The user-facing camera packs 1.2 megapixel resolution and 720p HD recording. And, thanks to iOS 6, the touch supports panoramic photos, too. While the previous touch's cameras made it a solid device for video chats but not photography, the upgraded cameras in the 5th generation touch take the device beyond video chatting and into being a serious tool for capturing high-quality stills and videos. 

iOS 6 Is Better Than the Headlines

Besides hardware changes, when the 5th touch launched, it came pre-loaded with iOS 6 and the many improvements it brought to the platform. While the majority of the headlines about iOS 6 went into the problems with the Maps app (and the removal of the YouTube app), those stories overshadowed the many benefits of iOS 6.

Perhaps the flashiest and most obvious improvement 5th gen. touch users see, though, is the ability to use Siri, Apple's voice-activated digital assistant. Siri was not available on the previous model (presumably because the processor couldn't handle the task), but users of this model get to enjoy dictating emails and texts, asking Siri for information, and finding restaurants, shops, and movies by voice. While many of the other features of iOS 6 weren't quite as obvious as Siri, the OS added tons of useful features, fixes bugs, improves performance and generally adds polish to an already great device.

The Loop and the Headphones

One major new introduction with the 5th generation iPod touch is The Loop. This is a wrist strap (a la Nintendo's Wiimote) that lets you tether the touch to your arm for carrying and to make sure you don't drop your new device. The Loop is secured to the bottom back corner of the touch. There's a small button there that, when clicked, pops up a nub that you wrap The Loop around. Slip the other end over your hand and you're good to go.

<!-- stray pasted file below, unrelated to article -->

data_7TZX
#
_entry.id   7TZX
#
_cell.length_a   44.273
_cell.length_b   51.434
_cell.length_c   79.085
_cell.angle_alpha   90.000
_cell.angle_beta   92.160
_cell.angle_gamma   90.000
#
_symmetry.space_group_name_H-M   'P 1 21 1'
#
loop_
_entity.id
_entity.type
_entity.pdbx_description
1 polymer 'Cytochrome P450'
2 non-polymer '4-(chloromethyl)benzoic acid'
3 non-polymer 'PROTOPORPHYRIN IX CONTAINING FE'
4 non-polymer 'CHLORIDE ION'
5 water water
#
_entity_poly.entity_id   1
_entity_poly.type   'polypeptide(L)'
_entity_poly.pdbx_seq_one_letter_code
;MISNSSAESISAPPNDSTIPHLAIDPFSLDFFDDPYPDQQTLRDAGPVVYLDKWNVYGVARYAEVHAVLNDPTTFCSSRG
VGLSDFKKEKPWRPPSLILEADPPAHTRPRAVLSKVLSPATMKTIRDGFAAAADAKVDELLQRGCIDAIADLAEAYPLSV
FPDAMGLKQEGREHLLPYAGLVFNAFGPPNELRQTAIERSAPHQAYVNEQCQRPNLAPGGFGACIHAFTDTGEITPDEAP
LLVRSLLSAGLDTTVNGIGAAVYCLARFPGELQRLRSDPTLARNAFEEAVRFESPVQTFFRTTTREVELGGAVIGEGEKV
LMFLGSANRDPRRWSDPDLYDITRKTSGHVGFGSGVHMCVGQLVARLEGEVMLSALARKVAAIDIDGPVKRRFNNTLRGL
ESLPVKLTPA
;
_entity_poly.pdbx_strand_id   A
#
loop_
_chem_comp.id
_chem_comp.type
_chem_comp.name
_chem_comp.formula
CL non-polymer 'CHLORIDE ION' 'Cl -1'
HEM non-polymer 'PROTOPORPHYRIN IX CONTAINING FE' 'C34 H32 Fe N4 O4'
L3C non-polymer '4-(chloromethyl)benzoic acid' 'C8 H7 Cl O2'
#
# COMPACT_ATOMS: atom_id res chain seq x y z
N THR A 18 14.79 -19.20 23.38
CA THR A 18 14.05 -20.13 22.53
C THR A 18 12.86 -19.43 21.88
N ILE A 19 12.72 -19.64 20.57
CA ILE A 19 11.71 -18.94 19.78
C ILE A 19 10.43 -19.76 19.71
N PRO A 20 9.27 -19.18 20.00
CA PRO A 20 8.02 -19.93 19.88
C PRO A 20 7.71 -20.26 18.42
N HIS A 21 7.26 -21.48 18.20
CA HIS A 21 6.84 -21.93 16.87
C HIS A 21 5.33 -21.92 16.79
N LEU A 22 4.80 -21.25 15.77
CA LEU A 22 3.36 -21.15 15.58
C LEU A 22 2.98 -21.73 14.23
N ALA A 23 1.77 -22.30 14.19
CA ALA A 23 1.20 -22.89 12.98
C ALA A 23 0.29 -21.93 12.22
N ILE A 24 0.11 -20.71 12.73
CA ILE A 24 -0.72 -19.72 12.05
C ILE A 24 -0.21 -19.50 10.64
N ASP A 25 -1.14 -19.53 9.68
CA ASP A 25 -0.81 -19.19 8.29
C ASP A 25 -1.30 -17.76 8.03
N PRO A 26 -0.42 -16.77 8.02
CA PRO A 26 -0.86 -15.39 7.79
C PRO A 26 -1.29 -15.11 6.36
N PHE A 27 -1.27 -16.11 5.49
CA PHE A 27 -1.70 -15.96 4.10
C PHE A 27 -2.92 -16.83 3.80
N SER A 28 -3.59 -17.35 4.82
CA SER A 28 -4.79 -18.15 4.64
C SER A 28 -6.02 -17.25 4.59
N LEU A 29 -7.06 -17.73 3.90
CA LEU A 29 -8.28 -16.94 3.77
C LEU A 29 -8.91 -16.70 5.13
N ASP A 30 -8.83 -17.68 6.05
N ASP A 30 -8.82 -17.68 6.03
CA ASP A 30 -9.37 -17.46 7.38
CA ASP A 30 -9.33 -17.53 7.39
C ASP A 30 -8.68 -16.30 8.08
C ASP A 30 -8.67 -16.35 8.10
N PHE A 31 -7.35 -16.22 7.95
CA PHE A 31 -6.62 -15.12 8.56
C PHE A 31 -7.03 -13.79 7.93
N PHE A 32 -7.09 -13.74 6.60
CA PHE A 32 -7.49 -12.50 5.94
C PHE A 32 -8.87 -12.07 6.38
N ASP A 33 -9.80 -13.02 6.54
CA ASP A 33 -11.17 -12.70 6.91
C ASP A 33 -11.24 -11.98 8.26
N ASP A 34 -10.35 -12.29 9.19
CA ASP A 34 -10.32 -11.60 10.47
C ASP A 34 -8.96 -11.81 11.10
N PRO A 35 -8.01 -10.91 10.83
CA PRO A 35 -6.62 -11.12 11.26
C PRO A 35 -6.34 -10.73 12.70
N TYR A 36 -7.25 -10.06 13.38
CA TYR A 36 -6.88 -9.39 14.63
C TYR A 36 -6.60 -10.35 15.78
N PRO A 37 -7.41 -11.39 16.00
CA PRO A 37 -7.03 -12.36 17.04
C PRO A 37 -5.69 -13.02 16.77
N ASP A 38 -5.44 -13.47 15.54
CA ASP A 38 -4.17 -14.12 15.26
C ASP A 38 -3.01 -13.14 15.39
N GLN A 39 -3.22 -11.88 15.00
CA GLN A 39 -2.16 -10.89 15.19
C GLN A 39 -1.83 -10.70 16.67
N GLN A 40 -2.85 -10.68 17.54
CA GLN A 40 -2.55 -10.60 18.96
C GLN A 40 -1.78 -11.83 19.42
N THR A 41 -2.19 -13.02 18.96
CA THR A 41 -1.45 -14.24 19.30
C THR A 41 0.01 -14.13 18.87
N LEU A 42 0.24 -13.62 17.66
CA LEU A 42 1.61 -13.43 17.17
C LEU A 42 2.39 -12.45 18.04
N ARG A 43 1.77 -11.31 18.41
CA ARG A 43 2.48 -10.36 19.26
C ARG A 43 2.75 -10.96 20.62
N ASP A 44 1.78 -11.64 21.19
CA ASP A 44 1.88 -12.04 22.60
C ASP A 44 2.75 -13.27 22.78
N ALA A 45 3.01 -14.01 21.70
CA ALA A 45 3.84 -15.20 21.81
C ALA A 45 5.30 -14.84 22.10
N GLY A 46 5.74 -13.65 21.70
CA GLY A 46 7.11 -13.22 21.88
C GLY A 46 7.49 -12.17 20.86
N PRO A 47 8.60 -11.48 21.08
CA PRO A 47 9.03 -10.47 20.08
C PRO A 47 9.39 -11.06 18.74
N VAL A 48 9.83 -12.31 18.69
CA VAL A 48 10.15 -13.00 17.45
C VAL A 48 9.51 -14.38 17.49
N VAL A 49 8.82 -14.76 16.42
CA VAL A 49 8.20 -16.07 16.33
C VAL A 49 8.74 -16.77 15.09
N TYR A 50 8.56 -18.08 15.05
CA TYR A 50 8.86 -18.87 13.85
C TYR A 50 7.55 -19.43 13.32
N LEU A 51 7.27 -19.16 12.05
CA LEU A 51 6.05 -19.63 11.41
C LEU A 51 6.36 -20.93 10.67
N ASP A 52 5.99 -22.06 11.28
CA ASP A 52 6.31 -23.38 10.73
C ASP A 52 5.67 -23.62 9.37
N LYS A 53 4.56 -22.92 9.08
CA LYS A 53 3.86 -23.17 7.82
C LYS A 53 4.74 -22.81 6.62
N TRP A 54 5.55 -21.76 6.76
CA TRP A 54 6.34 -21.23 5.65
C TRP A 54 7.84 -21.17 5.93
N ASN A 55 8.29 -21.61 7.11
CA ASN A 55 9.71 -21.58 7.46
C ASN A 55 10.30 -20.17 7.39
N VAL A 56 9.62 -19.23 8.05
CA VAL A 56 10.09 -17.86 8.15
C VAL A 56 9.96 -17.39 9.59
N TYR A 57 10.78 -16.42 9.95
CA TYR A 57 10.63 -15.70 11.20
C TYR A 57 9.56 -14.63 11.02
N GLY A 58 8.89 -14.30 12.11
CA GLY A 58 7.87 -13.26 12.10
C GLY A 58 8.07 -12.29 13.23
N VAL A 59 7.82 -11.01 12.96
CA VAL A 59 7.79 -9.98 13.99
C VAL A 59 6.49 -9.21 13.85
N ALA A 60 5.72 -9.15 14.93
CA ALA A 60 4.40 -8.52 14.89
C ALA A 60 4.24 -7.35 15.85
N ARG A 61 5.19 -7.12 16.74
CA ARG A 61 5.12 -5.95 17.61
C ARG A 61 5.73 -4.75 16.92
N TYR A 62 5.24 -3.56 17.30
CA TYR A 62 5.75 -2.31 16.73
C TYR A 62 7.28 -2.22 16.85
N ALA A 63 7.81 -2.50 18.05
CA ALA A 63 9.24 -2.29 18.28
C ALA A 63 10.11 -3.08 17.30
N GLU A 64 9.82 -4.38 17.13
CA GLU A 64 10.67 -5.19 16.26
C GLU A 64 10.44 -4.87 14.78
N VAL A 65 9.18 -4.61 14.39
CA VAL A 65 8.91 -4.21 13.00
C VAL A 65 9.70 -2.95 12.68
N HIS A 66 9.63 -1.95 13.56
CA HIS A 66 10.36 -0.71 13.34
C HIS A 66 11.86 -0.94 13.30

In my testing, The Loop was impressively sturdy. I tried flailing my arm, whipping it (though somewhat gently, I admit; I didn't want to send the touch across the living room!), and otherwise doing things that could cause The Loop to slip off either my hand or the touch. In all instances, it remained securely anchored to my wrist.

I wish the same high marks could be given to the earbuds included with the touch, Apple's EarPods. The EarPods update the iPod's trademark earbuds with a new, ear-canal-friendly shape and improved speakers. And all that's been said about them is correct: the fit is night and day improved over the old models, and these earbuds don't feel like they'll fall out at any minute.

The sound of the new EarPods was improved, too. The problem, though, is that the EarPods included with the touch aren't as full-featured as those that come with the iPhone. The iPhone version includes an inline remote to control volume, songs, and other features; this is missing from the ones that come with the touch. To get that version, you'll have to shell out an extra $30. That seems a bit nickel-and-dime for a device that runs nearly $300 for the entry-level model.

The Bottom Line

Despite that quibble, the 5th generation iPod touch is, without a doubt, the best, most complete handheld portable media and Internet device I've ever used. If you don't need the always-on Internet and phone features of the iPhone, or the larger screen of the iPad, this is the device you should get. Even at the relatively steep price, the features it offers — Internet access, email, messaging, apps, games, music, video — are so compelling, so polished that it will seem like a bargain.